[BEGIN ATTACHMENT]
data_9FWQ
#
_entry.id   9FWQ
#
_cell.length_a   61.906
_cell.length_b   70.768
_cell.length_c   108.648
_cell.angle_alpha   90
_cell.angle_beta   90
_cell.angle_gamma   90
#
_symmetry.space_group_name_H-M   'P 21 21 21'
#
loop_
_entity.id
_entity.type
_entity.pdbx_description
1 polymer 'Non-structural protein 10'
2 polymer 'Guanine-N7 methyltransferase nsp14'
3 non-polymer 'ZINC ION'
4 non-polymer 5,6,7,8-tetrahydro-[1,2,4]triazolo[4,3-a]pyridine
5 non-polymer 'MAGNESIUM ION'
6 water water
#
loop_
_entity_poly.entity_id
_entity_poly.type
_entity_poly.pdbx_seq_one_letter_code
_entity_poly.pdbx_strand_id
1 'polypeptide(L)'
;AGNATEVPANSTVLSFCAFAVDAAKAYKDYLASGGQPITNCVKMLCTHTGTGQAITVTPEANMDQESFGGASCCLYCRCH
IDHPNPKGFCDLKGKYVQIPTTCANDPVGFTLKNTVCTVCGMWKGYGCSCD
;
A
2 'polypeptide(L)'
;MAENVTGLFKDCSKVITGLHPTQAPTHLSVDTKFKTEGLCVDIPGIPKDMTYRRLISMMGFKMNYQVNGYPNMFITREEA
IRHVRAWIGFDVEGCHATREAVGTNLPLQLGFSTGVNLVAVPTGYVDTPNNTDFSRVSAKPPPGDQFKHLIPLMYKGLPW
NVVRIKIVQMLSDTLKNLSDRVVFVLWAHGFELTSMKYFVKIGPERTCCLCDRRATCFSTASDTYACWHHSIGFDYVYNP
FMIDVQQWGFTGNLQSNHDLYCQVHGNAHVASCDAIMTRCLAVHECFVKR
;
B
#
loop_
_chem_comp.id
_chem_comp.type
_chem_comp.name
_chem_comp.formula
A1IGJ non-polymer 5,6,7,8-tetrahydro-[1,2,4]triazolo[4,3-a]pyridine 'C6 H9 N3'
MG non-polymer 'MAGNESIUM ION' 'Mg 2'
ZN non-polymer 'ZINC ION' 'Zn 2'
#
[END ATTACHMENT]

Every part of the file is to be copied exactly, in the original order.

data_9FWQ
#
_entry.id   9FWQ
#
_cell.length_a   61.906
_cell.length_b   70.768
_cell.length_c   108.648
_cell.angle_alpha   90
_cell.angle_beta   90
_cell.angle_gamma   90
#
_symmetry.space_group_name_H-M   'P 21 21 21'
#
loop_
_entity.id
_entity.type
_entity.pdbx_description
1 polymer 'Non-structural protein 10'
2 polymer 'Guanine-N7 methyltransferase nsp14'
3 non-polymer 'ZINC ION'
4 non-polymer 5,6,7,8-tetrahydro-[1,2,4]triazolo[4,3-a]pyridine
5 non-polymer 'MAGNESIUM ION'
6 water water
#
loop_
_entity_poly.entity_id
_entity_poly.type
_entity_poly.pdbx_seq_one_letter_code
_entity_poly.pdbx_strand_id
1 'polypeptide(L)'
;AGNATEVPANSTVLSFCAFAVDAAKAYKDYLASGGQPITNCVKMLCTHTGTGQAITVTPEANMDQESFGGASCCLYCRCH
IDHPNPKGFCDLKGKYVQIPTTCANDPVGFTLKNTVCTVCGMWKGYGCSCD
;
A
2 'polypeptide(L)'
;MAENVTGLFKDCSKVITGLHPTQAPTHLSVDTKFKTEGLCVDIPGIPKDMTYRRLISMMGFKMNYQVNGYPNMFITREEA
IRHVRAWIGFDVEGCHATREAVGTNLPLQLGFSTGVNLVAVPTGYVDTPNNTDFSRVSAKPPPGDQFKHLIPLMYKGLPW
NVVRIKIVQMLSDTLKNLSDRVVFVLWAHGFELTSMKYFVKIGPERTCCLCDRRATCFSTASDTYACWHHSIGFDYVYNP
FMIDVQQWGFTGNLQSNHDLYCQVHGNAHVASCDAIMTRCLAVHECFVKR
;
B
#
loop_
_chem_comp.id
_chem_comp.type
_chem_comp.name
_chem_comp.formula
A1IGJ non-polymer 5,6,7,8-tetrahydro-[1,2,4]triazolo[4,3-a]pyridine 'C6 H9 N3'
MG non-polymer 'MAGNESIUM ION' 'Mg 2'
ZN non-polymer 'ZINC ION' 'Zn 2'
#